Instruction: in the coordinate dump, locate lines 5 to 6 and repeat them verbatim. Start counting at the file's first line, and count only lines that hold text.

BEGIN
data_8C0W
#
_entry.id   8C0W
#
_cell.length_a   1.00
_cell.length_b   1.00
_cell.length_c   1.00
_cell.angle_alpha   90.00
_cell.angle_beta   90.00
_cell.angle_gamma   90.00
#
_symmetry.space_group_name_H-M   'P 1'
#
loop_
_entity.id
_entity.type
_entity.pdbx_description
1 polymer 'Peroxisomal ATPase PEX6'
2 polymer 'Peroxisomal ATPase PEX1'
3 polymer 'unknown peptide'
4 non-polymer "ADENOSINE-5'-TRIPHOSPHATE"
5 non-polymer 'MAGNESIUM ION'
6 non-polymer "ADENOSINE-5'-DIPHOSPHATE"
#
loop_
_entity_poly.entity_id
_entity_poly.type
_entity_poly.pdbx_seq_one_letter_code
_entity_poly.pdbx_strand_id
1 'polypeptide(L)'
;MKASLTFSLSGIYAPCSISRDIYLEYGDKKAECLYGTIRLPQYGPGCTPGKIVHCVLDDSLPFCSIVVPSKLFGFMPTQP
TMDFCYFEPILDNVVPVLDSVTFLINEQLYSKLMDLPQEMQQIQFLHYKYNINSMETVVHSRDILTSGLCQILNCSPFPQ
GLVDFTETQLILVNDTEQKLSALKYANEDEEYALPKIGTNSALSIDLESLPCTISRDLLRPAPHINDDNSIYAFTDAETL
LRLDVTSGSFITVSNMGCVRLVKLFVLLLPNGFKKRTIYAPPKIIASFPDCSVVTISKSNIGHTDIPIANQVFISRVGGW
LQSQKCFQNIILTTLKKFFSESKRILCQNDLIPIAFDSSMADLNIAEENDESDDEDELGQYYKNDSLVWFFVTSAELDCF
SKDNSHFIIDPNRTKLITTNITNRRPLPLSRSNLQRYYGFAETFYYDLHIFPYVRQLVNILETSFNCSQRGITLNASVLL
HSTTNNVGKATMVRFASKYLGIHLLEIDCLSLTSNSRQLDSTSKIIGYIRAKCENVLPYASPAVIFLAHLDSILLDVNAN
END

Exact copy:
_cell.length_a   1.00
_cell.length_b   1.00